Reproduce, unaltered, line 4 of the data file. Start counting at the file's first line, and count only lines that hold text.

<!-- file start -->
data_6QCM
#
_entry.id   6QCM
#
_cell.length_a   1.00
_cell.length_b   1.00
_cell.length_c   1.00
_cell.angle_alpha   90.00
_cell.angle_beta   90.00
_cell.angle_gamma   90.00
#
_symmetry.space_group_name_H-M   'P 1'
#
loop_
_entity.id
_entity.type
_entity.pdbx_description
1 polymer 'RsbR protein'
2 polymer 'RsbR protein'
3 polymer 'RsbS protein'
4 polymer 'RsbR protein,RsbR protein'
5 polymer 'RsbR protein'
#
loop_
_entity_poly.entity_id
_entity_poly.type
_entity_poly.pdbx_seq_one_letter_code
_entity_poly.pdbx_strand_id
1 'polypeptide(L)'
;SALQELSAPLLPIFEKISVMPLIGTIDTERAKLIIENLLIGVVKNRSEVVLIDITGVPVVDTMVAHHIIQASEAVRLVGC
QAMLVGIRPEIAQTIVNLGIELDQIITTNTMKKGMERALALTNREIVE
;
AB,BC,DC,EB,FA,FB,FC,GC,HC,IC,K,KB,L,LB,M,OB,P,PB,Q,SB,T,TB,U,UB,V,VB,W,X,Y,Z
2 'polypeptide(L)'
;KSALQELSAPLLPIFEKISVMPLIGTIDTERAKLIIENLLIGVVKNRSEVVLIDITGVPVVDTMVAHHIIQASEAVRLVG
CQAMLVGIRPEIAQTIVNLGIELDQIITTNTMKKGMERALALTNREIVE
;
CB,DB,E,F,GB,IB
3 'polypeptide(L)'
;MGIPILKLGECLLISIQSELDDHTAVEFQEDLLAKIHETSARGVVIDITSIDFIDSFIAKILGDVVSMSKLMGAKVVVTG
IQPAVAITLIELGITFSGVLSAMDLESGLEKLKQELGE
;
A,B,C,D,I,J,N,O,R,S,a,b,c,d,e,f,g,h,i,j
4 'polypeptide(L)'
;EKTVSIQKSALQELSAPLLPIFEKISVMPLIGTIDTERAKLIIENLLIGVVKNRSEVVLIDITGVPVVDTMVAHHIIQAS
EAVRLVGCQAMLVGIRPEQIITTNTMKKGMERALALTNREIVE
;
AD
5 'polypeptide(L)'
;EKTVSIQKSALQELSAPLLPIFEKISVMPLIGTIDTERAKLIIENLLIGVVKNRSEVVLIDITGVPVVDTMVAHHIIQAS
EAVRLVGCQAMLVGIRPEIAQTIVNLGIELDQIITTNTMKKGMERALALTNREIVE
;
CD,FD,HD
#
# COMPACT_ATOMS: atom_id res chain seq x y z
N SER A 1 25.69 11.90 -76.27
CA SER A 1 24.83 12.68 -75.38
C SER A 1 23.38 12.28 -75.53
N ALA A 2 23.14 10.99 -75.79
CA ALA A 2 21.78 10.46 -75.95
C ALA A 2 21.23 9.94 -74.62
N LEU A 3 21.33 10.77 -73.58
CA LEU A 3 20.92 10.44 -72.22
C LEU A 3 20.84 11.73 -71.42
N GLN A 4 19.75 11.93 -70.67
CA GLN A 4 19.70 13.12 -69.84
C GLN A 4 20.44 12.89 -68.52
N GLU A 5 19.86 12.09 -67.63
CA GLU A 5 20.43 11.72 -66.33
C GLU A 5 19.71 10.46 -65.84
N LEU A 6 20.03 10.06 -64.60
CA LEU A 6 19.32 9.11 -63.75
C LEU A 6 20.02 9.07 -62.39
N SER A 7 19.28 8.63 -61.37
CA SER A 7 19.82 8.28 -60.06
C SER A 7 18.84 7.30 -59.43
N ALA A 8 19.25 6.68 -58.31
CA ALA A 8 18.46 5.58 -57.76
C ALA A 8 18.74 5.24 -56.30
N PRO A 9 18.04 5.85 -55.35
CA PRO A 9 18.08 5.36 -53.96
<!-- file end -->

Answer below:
#